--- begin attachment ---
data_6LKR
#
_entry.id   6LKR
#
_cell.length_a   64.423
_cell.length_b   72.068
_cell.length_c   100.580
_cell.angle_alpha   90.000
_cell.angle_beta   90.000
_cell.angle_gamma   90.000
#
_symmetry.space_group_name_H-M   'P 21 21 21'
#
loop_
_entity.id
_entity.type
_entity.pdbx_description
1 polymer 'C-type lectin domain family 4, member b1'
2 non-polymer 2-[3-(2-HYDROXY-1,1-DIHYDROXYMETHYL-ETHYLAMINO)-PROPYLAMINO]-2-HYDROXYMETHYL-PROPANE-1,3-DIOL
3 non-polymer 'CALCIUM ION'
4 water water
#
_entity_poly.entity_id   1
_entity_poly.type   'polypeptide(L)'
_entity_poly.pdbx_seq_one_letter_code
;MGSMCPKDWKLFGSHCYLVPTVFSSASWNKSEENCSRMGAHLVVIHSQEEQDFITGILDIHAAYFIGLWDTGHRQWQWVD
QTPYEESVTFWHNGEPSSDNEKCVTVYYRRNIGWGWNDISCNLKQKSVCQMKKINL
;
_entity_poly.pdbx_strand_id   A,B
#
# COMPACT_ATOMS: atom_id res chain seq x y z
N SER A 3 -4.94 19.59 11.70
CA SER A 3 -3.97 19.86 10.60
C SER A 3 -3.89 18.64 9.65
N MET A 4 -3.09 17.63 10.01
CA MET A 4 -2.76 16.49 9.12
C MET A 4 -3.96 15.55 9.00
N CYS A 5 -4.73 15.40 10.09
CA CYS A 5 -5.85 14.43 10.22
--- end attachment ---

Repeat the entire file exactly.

data_6LKR
#
_entry.id   6LKR
#
_cell.length_a   64.423
_cell.length_b   72.068
_cell.length_c   100.580
_cell.angle_alpha   90.000
_cell.angle_beta   90.000
_cell.angle_gamma   90.000
#
_symmetry.space_group_name_H-M   'P 21 21 21'
#
loop_
_entity.id
_entity.type
_entity.pdbx_description
1 polymer 'C-type lectin domain family 4, member b1'
2 non-polymer 2-[3-(2-HYDROXY-1,1-DIHYDROXYMETHYL-ETHYLAMINO)-PROPYLAMINO]-2-HYDROXYMETHYL-PROPANE-1,3-DIOL
3 non-polymer 'CALCIUM ION'
4 water water
#
_entity_poly.entity_id   1
_entity_poly.type   'polypeptide(L)'
_entity_poly.pdbx_seq_one_letter_code
;MGSMCPKDWKLFGSHCYLVPTVFSSASWNKSEENCSRMGAHLVVIHSQEEQDFITGILDIHAAYFIGLWDTGHRQWQWVD
QTPYEESVTFWHNGEPSSDNEKCVTVYYRRNIGWGWNDISCNLKQKSVCQMKKINL
;
_entity_poly.pdbx_strand_id   A,B
#
# COMPACT_ATOMS: atom_id res chain seq x y z
N SER A 3 -4.94 19.59 11.70
CA SER A 3 -3.97 19.86 10.60
C SER A 3 -3.89 18.64 9.65
N MET A 4 -3.09 17.63 10.01
CA MET A 4 -2.76 16.49 9.12
C MET A 4 -3.96 15.55 9.00
N CYS A 5 -4.73 15.40 10.09
CA CYS A 5 -5.85 14.43 10.22